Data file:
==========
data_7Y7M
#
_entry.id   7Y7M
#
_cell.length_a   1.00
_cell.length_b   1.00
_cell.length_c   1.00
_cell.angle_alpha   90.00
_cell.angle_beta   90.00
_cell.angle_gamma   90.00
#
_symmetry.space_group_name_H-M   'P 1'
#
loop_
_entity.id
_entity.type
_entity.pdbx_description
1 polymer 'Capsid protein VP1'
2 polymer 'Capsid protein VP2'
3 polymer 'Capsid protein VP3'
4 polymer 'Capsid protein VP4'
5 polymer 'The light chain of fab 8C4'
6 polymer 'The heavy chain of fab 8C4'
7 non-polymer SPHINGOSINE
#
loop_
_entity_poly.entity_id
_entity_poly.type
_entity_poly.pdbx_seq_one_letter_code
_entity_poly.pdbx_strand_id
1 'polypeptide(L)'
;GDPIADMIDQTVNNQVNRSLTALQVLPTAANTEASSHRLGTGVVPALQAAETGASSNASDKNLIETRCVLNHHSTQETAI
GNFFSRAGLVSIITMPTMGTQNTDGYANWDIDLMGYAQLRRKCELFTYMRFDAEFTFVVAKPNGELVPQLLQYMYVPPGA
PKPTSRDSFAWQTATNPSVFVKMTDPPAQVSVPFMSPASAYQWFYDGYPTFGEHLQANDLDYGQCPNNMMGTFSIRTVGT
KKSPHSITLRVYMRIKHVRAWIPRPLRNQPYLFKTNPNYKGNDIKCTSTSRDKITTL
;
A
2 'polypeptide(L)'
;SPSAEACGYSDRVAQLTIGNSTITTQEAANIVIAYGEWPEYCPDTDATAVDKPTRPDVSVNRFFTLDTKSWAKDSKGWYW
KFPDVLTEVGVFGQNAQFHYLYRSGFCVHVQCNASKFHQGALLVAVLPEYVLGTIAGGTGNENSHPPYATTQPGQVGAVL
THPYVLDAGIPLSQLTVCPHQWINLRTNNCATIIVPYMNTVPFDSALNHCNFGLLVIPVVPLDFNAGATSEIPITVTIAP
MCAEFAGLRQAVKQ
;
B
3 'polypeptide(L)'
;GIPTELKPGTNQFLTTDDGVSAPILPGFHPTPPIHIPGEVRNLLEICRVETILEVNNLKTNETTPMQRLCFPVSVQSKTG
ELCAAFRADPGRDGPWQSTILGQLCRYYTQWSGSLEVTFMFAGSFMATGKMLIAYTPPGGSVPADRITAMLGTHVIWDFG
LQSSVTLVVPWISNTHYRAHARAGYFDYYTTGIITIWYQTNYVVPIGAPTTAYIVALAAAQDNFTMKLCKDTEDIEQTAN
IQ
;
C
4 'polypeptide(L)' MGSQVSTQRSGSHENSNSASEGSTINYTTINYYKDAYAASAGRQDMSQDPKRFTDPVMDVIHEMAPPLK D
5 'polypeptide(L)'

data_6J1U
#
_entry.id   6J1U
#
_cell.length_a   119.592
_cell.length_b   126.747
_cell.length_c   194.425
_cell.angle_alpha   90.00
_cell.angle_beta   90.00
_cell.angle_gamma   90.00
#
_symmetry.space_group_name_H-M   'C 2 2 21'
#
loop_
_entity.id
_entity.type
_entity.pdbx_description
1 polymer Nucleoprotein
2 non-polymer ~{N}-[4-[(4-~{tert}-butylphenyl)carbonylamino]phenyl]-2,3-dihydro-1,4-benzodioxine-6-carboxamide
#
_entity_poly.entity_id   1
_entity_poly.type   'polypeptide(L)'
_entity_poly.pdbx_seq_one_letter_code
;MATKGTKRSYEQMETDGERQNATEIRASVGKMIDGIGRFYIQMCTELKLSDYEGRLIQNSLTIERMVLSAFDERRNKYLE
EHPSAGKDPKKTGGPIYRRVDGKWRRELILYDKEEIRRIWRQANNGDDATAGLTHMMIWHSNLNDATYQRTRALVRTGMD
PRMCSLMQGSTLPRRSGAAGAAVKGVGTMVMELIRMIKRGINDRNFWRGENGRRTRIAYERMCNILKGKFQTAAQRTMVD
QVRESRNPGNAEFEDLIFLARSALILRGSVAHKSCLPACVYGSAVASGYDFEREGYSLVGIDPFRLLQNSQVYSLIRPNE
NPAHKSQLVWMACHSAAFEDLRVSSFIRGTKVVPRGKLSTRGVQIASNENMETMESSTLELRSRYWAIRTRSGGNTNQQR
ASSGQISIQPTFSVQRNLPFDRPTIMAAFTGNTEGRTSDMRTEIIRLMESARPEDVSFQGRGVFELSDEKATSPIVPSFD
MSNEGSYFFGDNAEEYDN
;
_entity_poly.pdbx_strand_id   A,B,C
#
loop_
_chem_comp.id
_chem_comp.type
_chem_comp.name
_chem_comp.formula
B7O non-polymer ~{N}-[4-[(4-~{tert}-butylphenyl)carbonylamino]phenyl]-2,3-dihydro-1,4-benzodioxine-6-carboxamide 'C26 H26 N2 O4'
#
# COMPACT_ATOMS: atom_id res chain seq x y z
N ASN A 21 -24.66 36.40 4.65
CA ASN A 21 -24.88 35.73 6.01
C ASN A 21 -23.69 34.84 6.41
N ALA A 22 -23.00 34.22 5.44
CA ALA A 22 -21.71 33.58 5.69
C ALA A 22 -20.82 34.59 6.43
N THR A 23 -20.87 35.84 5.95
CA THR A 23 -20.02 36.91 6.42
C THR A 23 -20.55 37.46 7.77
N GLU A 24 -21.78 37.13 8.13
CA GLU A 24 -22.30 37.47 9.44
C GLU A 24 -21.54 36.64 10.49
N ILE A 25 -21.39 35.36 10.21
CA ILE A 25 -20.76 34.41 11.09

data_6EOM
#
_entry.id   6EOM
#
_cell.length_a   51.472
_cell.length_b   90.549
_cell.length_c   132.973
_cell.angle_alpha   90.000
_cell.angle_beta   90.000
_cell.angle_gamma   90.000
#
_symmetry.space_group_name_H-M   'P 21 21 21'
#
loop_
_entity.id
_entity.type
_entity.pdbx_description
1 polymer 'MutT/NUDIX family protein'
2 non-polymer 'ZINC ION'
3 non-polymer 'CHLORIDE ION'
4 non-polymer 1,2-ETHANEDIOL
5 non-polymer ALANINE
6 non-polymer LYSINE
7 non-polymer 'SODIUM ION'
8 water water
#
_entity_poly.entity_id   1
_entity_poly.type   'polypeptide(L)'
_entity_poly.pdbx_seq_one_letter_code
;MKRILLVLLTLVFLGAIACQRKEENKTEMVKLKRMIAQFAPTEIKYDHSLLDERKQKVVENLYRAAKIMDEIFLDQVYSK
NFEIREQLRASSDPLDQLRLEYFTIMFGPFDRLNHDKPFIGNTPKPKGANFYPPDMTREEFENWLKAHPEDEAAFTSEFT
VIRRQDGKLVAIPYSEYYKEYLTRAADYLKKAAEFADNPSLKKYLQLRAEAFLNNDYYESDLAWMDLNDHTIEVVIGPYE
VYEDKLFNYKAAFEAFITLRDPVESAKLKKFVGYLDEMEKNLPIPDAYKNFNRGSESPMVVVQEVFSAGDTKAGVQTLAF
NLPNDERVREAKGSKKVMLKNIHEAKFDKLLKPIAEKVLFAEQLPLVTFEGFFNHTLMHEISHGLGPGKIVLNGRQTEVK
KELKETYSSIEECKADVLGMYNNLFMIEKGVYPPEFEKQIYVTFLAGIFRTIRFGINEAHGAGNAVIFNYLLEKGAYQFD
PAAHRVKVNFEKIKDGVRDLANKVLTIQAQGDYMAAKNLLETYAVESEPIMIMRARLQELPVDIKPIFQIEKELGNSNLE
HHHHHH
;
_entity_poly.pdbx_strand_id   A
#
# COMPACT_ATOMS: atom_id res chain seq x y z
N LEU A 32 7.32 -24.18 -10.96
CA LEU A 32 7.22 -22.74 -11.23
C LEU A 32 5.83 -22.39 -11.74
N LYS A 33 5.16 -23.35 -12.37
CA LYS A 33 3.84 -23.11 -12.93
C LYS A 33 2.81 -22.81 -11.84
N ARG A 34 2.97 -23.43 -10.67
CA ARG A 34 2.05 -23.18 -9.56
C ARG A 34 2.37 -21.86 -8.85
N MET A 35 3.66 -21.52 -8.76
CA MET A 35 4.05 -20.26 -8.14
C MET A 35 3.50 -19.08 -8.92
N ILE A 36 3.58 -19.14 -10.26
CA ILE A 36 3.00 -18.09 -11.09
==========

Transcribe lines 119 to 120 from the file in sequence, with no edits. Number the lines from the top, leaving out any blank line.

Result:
#
_symmetry.space_group_name_H-M   'P 21 21 21'